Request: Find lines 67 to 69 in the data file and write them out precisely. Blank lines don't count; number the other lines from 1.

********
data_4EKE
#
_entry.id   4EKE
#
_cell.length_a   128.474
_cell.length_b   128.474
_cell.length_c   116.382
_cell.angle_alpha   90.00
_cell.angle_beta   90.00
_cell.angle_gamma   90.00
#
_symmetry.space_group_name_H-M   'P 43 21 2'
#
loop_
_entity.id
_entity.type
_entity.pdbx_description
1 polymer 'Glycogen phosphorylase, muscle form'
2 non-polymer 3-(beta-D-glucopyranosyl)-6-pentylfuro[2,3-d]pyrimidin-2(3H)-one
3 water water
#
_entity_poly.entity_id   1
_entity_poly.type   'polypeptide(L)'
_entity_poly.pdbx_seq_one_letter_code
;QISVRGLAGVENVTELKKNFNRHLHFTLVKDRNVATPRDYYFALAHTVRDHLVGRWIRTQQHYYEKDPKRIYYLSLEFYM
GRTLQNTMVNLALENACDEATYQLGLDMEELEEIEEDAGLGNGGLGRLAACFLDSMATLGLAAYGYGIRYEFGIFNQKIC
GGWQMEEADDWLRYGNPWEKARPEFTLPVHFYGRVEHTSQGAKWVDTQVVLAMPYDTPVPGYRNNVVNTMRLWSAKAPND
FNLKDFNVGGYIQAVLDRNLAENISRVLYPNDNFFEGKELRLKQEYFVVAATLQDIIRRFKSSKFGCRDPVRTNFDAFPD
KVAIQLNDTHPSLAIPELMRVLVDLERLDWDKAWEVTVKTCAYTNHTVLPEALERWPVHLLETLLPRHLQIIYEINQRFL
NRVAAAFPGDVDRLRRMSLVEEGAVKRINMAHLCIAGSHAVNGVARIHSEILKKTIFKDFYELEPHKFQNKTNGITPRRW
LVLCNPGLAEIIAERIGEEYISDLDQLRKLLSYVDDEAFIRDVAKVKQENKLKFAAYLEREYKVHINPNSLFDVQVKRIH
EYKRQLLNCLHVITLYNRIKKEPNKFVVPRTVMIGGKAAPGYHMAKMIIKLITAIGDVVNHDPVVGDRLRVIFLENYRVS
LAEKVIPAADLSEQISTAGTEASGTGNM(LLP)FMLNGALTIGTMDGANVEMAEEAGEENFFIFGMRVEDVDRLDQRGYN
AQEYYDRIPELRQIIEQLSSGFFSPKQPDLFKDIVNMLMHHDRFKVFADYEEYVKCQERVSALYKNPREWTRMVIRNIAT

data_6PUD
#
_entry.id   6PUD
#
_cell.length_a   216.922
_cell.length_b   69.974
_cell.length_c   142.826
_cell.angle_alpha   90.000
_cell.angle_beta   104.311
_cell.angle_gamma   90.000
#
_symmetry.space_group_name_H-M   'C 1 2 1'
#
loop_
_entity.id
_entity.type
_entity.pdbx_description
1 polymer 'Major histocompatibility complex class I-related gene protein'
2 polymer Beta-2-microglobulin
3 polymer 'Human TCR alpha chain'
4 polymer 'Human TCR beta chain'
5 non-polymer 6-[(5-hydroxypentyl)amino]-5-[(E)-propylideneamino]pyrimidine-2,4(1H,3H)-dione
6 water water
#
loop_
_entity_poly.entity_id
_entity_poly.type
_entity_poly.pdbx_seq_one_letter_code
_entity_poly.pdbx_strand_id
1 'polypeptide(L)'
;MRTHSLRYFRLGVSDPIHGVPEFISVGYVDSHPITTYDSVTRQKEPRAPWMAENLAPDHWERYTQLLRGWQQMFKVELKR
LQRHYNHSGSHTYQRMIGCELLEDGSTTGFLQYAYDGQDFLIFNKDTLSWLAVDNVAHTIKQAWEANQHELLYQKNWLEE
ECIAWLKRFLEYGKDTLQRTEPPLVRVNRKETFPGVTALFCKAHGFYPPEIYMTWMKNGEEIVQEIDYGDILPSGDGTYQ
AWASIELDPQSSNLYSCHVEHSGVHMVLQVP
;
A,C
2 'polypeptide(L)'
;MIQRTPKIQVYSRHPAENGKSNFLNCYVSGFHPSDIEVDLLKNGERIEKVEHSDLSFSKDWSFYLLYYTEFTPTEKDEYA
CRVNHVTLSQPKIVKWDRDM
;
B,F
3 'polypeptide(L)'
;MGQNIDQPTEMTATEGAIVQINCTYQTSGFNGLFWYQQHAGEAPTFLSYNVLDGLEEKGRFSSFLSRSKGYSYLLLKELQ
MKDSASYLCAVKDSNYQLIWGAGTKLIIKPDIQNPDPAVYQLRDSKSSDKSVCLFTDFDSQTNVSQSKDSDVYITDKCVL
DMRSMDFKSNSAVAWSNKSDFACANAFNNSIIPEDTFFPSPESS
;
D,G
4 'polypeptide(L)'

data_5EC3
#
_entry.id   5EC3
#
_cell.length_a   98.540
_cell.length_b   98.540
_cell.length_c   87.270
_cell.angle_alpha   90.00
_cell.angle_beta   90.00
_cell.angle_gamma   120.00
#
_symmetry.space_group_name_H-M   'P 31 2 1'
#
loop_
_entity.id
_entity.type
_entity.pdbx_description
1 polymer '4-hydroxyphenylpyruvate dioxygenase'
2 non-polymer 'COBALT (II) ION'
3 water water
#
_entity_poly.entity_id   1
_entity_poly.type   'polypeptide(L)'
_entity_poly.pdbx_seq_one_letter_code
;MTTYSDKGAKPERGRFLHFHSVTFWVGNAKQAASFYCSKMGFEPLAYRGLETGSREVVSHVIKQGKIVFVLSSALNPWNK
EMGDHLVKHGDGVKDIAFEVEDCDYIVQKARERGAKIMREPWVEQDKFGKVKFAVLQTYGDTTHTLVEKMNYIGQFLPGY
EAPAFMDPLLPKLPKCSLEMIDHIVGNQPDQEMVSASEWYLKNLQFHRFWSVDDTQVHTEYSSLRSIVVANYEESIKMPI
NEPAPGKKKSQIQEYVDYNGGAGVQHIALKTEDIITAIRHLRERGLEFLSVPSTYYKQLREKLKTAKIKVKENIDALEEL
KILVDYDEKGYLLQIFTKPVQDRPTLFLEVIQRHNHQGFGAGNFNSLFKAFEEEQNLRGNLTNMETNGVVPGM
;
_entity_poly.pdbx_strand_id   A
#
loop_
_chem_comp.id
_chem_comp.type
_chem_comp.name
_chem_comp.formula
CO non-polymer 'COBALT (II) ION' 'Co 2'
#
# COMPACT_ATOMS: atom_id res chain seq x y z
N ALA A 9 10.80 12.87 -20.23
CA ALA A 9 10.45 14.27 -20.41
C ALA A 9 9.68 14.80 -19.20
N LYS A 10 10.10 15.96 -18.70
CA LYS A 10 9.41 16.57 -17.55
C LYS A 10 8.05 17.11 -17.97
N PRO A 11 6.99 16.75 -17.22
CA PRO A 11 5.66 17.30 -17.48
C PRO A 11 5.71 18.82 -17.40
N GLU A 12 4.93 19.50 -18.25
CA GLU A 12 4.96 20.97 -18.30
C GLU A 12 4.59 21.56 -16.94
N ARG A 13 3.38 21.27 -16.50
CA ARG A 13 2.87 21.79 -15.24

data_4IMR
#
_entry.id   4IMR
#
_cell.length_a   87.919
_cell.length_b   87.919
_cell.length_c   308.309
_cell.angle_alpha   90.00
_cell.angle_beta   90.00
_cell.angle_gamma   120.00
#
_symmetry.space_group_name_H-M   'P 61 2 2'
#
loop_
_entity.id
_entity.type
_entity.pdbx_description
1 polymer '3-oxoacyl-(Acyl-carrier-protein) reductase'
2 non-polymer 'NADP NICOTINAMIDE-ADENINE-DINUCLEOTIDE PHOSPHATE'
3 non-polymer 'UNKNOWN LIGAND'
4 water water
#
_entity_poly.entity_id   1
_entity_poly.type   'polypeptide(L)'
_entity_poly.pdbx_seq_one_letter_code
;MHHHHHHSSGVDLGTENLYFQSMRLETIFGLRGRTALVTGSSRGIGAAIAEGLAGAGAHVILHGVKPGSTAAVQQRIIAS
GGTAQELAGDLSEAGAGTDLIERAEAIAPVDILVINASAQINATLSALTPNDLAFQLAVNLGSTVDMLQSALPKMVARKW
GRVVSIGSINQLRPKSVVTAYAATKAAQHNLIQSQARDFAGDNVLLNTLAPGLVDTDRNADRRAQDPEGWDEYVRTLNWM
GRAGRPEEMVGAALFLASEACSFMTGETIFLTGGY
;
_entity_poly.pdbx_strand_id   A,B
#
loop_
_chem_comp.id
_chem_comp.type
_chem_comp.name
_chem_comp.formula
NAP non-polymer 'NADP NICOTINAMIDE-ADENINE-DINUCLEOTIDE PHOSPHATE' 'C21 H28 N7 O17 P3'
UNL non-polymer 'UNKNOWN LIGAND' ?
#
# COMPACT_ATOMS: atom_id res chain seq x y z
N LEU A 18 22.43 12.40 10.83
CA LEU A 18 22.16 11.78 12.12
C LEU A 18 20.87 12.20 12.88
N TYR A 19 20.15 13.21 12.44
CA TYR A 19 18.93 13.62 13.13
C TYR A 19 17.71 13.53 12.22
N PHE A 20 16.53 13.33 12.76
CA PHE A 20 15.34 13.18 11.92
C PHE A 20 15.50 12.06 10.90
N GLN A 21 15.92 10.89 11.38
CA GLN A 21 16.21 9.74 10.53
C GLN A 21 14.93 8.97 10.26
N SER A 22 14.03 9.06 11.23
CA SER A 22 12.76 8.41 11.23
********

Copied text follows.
ECIAWLKRFLEYGKDTLQRTEPPLVRVNRKETFPGVTALFCKAHGFYPPEIYMTWMKNGEEIVQEIDYGDILPSGDGTYQ
AWASIELDPQSSNLYSCHVEHSGVHMVLQVP
;